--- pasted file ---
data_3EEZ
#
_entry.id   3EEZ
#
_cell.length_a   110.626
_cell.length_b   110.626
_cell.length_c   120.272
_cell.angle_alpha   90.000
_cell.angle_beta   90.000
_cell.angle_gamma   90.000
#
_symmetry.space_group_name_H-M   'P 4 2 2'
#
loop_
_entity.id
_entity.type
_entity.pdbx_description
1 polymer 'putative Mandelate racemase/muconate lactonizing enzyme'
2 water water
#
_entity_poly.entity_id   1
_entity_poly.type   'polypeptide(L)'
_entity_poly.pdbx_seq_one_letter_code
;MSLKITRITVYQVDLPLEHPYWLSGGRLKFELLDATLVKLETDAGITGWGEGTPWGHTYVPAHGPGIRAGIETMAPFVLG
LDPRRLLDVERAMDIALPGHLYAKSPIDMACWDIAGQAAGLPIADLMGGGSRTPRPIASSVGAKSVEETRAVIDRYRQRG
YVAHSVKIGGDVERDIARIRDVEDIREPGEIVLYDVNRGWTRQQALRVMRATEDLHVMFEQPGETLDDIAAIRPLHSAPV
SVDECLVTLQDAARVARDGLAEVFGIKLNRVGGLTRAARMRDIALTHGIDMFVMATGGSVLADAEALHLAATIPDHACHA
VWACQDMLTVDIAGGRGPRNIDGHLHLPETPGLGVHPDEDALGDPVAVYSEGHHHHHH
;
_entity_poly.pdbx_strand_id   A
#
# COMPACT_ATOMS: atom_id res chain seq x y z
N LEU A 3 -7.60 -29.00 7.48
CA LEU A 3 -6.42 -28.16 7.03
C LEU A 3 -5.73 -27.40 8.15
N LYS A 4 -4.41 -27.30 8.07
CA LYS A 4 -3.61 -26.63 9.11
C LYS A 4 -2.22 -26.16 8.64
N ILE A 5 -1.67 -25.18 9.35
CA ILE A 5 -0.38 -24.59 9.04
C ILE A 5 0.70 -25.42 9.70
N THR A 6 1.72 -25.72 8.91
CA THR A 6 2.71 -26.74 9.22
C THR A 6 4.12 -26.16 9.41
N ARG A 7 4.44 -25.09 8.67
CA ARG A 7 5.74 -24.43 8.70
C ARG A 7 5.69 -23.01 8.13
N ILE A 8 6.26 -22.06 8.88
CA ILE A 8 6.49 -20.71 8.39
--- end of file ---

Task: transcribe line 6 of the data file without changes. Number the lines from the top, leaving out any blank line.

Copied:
_cell.length_b   110.626